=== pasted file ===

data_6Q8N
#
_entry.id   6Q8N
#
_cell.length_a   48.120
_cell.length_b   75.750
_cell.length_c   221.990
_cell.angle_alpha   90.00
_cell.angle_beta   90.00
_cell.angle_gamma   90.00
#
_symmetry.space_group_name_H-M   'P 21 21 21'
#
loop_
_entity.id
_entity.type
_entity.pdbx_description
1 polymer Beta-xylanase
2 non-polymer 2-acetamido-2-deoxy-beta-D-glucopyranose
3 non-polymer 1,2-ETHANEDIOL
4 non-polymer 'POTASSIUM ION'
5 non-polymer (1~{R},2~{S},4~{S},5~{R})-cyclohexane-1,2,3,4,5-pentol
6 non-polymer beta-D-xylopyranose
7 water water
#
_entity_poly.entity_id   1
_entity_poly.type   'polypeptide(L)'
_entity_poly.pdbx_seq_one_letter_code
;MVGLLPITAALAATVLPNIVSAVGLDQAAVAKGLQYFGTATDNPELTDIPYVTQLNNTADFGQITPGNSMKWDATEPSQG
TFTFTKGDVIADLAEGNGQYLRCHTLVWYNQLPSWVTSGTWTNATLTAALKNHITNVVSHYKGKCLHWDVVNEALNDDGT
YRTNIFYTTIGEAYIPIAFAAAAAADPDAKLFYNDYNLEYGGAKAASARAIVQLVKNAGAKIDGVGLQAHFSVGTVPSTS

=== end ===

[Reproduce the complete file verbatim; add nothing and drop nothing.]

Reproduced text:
data_6Q8N
#
_entry.id   6Q8N
#
_cell.length_a   48.120
_cell.length_b   75.750
_cell.length_c   221.990
_cell.angle_alpha   90.00
_cell.angle_beta   90.00
_cell.angle_gamma   90.00
#
_symmetry.space_group_name_H-M   'P 21 21 21'
#
loop_
_entity.id
_entity.type
_entity.pdbx_description
1 polymer Beta-xylanase
2 non-polymer 2-acetamido-2-deoxy-beta-D-glucopyranose
3 non-polymer 1,2-ETHANEDIOL
4 non-polymer 'POTASSIUM ION'
5 non-polymer (1~{R},2~{S},4~{S},5~{R})-cyclohexane-1,2,3,4,5-pentol
6 non-polymer beta-D-xylopyranose
7 water water
#
_entity_poly.entity_id   1
_entity_poly.type   'polypeptide(L)'
_entity_poly.pdbx_seq_one_letter_code
;MVGLLPITAALAATVLPNIVSAVGLDQAAVAKGLQYFGTATDNPELTDIPYVTQLNNTADFGQITPGNSMKWDATEPSQG
TFTFTKGDVIADLAEGNGQYLRCHTLVWYNQLPSWVTSGTWTNATLTAALKNHITNVVSHYKGKCLHWDVVNEALNDDGT
YRTNIFYTTIGEAYIPIAFAAAAAADPDAKLFYNDYNLEYGGAKAASARAIVQLVKNAGAKIDGVGLQAHFSVGTVPSTS